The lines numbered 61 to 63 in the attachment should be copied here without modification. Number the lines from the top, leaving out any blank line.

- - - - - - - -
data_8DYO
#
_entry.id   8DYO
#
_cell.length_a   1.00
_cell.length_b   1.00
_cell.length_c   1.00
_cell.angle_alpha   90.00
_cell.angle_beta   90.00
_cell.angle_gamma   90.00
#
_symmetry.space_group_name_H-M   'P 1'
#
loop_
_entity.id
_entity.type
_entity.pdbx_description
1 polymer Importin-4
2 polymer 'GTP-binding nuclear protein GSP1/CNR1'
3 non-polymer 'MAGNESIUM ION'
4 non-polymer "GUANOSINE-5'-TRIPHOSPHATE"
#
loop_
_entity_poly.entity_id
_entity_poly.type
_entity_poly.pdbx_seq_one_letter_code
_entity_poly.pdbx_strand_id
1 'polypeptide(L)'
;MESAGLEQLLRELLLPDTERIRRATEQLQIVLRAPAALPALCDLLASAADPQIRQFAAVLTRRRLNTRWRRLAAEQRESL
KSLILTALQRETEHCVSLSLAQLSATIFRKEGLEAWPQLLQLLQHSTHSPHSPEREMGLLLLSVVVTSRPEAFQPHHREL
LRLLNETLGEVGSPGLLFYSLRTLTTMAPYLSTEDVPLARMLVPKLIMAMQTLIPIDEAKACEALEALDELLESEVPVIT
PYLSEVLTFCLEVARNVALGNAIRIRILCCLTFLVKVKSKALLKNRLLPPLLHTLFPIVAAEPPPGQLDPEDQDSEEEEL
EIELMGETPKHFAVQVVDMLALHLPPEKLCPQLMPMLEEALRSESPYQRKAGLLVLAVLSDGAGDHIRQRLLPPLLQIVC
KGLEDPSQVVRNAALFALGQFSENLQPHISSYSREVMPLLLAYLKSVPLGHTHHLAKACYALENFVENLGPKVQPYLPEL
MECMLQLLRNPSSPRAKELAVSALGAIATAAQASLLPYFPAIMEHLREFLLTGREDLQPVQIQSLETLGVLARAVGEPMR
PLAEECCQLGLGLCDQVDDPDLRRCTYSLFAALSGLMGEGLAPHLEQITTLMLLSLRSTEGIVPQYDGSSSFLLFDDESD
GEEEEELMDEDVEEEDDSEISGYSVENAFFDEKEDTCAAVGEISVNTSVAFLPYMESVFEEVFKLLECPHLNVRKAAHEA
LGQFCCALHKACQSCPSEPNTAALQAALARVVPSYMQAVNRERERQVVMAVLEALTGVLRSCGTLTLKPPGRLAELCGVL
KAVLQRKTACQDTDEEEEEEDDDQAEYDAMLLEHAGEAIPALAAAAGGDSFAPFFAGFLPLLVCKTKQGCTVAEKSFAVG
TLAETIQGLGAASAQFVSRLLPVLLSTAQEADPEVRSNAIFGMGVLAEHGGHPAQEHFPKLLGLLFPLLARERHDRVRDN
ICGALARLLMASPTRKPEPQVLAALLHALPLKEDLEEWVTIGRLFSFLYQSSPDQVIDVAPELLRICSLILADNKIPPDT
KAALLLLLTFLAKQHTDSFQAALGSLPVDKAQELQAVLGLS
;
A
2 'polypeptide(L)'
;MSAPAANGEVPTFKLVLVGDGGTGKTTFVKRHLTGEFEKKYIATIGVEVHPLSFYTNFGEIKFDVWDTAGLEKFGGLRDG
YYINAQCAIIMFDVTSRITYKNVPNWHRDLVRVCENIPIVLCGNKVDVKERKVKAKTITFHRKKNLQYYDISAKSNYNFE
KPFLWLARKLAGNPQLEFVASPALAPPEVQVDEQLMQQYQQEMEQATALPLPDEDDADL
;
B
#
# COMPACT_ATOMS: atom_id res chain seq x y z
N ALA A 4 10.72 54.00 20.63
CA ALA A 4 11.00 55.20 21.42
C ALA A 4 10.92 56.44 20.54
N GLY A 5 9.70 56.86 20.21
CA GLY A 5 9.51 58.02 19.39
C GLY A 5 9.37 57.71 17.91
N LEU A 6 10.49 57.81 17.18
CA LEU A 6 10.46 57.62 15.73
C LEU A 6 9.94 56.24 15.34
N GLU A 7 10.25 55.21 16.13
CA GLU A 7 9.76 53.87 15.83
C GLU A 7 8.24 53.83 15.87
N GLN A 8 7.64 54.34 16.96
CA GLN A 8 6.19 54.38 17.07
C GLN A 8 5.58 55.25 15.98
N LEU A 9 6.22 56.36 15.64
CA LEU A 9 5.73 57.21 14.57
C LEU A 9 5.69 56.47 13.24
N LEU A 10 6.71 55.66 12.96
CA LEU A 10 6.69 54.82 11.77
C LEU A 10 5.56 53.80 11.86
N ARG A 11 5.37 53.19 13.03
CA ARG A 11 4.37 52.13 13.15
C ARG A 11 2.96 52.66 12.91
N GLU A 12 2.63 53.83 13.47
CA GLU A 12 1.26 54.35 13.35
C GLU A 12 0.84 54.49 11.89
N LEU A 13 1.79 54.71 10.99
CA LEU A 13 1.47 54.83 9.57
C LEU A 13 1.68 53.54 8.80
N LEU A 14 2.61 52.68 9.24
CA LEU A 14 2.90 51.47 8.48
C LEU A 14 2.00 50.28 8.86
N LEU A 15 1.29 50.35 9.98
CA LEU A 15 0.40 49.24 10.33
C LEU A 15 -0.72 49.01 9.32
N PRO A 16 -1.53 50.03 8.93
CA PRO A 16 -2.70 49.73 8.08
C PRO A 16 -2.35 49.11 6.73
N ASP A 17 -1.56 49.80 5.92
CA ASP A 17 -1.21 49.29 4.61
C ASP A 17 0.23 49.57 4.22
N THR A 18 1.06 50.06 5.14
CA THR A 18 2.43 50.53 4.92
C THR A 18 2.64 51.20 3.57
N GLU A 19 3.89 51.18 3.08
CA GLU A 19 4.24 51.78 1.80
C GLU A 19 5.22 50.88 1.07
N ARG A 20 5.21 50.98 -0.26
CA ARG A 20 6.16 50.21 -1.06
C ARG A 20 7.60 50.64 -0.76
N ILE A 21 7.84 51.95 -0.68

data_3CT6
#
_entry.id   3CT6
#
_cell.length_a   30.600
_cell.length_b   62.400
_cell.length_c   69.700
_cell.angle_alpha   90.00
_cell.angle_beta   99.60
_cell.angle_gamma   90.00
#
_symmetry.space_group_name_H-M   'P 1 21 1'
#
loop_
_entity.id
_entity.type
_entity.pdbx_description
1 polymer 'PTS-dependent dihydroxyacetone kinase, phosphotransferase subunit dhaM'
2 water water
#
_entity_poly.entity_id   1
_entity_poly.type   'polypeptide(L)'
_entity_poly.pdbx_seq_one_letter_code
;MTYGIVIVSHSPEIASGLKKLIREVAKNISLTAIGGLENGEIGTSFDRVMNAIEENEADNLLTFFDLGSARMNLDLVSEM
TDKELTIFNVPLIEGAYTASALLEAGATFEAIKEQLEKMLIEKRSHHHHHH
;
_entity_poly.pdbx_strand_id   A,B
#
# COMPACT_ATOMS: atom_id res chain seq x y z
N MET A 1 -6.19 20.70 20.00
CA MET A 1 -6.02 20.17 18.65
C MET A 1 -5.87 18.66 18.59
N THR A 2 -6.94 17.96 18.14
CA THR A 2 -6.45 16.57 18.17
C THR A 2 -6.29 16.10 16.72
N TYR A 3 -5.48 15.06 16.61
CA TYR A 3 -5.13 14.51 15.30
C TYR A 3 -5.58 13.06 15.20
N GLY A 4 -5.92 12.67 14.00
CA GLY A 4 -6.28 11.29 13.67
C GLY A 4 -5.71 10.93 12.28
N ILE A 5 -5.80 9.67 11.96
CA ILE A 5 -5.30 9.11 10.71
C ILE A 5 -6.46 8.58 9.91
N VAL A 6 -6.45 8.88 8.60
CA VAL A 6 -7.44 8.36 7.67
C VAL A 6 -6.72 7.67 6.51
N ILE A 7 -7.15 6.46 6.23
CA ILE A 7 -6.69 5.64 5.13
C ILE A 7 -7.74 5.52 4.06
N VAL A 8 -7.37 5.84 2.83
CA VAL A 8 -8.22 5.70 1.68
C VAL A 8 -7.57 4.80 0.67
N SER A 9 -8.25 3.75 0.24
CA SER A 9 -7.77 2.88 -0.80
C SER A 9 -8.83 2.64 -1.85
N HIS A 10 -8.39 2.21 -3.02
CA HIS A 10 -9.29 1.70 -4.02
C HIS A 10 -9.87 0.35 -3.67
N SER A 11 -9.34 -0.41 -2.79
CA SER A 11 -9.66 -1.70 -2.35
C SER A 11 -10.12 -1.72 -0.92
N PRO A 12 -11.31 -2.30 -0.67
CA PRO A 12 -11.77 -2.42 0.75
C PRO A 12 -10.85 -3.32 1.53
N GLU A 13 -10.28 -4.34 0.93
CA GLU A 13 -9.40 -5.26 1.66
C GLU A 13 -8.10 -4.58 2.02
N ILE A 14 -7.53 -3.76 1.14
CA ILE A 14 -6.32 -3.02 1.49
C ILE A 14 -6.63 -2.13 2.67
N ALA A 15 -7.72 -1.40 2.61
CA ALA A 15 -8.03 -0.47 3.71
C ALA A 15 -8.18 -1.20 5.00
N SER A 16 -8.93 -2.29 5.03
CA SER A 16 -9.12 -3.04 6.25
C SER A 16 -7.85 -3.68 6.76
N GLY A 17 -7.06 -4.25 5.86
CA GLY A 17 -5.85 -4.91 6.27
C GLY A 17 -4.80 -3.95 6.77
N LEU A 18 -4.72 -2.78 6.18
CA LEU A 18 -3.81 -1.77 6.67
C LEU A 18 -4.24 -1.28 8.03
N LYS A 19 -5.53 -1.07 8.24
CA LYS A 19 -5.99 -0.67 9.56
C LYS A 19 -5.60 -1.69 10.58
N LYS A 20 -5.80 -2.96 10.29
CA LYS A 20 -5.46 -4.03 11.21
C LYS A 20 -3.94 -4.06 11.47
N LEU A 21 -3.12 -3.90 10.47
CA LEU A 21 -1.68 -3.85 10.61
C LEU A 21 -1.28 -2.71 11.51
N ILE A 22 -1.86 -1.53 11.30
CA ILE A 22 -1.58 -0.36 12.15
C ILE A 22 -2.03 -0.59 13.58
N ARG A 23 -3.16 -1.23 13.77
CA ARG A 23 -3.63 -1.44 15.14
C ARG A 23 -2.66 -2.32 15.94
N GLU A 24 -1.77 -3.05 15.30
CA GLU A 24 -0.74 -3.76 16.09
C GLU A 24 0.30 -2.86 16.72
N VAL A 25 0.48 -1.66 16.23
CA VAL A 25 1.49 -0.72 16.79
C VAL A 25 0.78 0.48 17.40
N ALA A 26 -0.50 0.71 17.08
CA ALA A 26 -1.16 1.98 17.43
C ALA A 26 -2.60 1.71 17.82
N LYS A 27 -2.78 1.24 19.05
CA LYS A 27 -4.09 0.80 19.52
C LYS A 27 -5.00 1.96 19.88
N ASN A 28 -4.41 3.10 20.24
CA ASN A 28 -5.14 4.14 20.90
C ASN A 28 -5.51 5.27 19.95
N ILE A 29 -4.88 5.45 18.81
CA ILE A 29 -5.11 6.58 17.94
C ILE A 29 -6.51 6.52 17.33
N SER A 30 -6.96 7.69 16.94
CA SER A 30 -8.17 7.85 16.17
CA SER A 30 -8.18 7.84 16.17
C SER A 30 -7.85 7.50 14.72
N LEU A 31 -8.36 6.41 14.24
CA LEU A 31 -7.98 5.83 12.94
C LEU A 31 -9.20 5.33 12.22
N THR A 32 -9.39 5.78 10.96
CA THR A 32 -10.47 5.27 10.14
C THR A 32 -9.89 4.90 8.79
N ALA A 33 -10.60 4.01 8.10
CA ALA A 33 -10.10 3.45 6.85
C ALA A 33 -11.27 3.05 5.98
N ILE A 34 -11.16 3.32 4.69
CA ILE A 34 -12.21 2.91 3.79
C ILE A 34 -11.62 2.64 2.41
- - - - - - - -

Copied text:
C LEU A 6 9.94 56.24 15.34
N GLU A 7 10.25 55.21 16.13
CA GLU A 7 9.76 53.87 15.83